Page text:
If a manufacturer wants to claim a product to be non-gmo, this article from Organic Consumers Association adds some relevant information. In this quote from the article, it says,” When developing products containing ingredients likely to come from genetically modified sources, we have the supplier of the product in question perform the necessary research to provide documentation that the suspect ingredients are from non-GMO sources.

This documentation is in the form of affidavits, identity-preserved certification of seed stock, and third-party lab results from testing of the ingredients in question.”

As I already mentioned, if a product is produced using GMO corn as an example, these procedures are not necessary unless trying to hide this fact. I-522 would simply say “label it because it contains GMO corn.”  If a producer wants to claim non-GMO, it is only logical that extra procedures would have to take place in order to protect the consumer and the retailer selling the product. Systems like this are already in place if a producer wants to sell a non-GMO or organic product.

Interestingly, the misleading report goes on to say the following in regard to regulations. “It would require the Department of Health to hire approximately 200 full – time equivalent employees at a cost of $22.5 million annually.”  If this is accurate – which it is not – I would suggest applying for one of these $112,500 per year government jobs!  Now we’re really having fun uncovering statements from obviously misleading reports, aren’t we? You can still analyze this a step further.  Let’s say this figure is accurate.  With 6.8 million Washington State residents, the astounding costs of paying the grossly exaggerated $22.5 million per year to state employees would be – $3.30 PER CITIZEN!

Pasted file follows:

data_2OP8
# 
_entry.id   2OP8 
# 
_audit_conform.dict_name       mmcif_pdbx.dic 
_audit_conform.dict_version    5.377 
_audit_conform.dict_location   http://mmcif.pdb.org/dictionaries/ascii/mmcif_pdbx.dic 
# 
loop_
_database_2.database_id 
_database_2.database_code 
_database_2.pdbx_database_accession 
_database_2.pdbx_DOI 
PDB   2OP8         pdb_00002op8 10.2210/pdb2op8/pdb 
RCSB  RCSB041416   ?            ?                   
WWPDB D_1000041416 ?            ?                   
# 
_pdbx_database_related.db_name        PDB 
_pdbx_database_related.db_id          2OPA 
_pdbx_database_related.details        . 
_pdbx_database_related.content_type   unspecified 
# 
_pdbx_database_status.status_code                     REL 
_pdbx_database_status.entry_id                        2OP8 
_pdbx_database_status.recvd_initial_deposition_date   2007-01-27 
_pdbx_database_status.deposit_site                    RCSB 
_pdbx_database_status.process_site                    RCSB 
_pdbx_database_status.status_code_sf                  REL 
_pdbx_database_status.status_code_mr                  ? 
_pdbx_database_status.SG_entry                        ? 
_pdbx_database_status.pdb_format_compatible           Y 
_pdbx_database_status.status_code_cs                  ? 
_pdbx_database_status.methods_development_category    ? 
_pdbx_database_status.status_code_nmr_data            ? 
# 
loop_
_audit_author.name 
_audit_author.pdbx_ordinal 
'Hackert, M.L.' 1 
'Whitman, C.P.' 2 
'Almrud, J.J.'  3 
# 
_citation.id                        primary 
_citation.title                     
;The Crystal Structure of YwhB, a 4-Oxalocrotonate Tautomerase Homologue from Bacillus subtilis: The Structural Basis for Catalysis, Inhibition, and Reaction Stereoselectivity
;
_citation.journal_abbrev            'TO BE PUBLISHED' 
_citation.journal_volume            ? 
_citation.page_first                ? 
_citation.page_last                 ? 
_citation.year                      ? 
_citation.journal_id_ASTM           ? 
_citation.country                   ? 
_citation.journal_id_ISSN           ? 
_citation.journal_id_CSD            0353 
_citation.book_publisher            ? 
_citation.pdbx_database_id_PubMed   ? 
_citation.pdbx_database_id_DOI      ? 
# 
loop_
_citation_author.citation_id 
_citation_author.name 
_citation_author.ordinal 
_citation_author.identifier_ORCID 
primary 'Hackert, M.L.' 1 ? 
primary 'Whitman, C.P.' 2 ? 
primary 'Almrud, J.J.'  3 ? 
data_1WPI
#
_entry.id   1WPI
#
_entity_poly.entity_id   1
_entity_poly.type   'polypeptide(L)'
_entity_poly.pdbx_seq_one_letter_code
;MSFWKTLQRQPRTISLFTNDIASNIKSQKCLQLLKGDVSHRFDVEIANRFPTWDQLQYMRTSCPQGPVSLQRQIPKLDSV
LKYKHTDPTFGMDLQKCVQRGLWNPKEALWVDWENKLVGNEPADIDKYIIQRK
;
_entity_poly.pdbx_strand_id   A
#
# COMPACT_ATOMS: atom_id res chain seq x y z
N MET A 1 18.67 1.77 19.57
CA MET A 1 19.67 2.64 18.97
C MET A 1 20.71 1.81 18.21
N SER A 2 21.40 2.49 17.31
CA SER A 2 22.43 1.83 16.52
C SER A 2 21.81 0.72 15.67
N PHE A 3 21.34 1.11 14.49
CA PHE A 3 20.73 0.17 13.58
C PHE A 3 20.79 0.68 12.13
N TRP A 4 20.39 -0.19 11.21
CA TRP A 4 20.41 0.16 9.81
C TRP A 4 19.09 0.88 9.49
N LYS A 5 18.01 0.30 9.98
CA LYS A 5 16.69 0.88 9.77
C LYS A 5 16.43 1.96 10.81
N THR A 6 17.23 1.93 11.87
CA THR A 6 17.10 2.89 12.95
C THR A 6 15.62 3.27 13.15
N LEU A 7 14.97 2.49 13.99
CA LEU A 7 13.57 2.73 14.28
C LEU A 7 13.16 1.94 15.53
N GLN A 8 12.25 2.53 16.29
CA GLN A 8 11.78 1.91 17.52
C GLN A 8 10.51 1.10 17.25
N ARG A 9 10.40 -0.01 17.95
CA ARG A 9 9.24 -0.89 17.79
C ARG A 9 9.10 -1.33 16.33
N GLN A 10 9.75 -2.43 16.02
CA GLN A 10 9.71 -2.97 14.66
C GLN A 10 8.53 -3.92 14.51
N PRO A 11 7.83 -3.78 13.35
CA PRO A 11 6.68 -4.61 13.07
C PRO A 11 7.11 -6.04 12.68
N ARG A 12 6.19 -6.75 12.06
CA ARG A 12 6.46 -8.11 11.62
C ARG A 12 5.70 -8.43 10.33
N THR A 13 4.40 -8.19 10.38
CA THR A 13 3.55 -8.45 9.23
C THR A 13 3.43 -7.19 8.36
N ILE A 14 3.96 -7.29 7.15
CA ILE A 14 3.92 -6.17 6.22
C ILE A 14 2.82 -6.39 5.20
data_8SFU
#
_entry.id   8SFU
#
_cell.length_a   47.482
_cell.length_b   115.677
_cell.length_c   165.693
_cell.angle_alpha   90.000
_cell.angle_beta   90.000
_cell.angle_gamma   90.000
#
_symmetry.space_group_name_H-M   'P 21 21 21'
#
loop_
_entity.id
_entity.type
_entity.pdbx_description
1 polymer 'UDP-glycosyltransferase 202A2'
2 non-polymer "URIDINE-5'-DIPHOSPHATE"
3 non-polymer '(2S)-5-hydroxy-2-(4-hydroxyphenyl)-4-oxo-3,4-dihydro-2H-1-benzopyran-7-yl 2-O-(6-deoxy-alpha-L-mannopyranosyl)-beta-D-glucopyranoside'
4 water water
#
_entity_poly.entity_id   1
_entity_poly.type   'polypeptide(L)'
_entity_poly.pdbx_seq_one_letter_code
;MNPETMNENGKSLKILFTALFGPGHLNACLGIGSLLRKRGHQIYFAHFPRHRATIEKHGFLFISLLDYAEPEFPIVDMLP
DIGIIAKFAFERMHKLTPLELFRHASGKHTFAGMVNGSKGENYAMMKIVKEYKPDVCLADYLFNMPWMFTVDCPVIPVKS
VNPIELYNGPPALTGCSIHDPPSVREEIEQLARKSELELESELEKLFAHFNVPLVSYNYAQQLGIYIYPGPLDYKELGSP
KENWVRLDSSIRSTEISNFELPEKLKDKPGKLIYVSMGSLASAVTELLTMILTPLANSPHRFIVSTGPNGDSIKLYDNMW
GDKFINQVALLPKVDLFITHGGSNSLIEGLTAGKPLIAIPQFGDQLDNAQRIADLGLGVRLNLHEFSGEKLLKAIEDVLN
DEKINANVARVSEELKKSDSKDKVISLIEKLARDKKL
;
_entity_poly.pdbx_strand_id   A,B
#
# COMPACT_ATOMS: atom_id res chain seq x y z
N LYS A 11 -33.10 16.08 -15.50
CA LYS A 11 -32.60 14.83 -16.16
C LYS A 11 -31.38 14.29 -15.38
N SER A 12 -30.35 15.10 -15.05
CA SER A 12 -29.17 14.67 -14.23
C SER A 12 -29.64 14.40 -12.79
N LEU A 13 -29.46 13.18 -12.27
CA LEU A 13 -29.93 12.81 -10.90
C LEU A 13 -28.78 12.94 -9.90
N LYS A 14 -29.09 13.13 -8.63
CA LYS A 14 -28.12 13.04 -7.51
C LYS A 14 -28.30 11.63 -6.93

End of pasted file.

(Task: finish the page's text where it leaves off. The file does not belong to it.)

Because of all of these ridiculous statements, the fear tactic of food cost increases being passed on to the consumer is again being used to confuse the public.  As I’ve already stated, it is hard to find any significant cost increases when analyzing real facts. Additionally, the consumer would realistically benefit from “lower costs” on organic products because labeling would increase demand for organic products.

The natural outcome is lower prices for organic food as competition increases.  In other words, the organic subsidiaries of corporations like Dean Foods will have to finally charge a fair price for their organic offerings, and the price spread between organic and non-organic products would shrink.  Could the prices of GMO products increase?  Possibly, but I believe it would be insignificant.

Another question you must answer is ,”What is the cost of healthcare?”   If Americans begin eating better, our absurd $2.7 trillion healthcare expense would quickly be reduced because we wouldn’t be as sick, and those savings are directly passed on to the consumer. This is a very “real” point you will never hear advertised on either side of the debate.

Here is a report from Europe stating they didn’t see price increases when labeling laws were enacted there. You can also read this 48 page report released during California’s Proposition 37 to verify that consumers will likely see no increases in prices as a result of the labeling.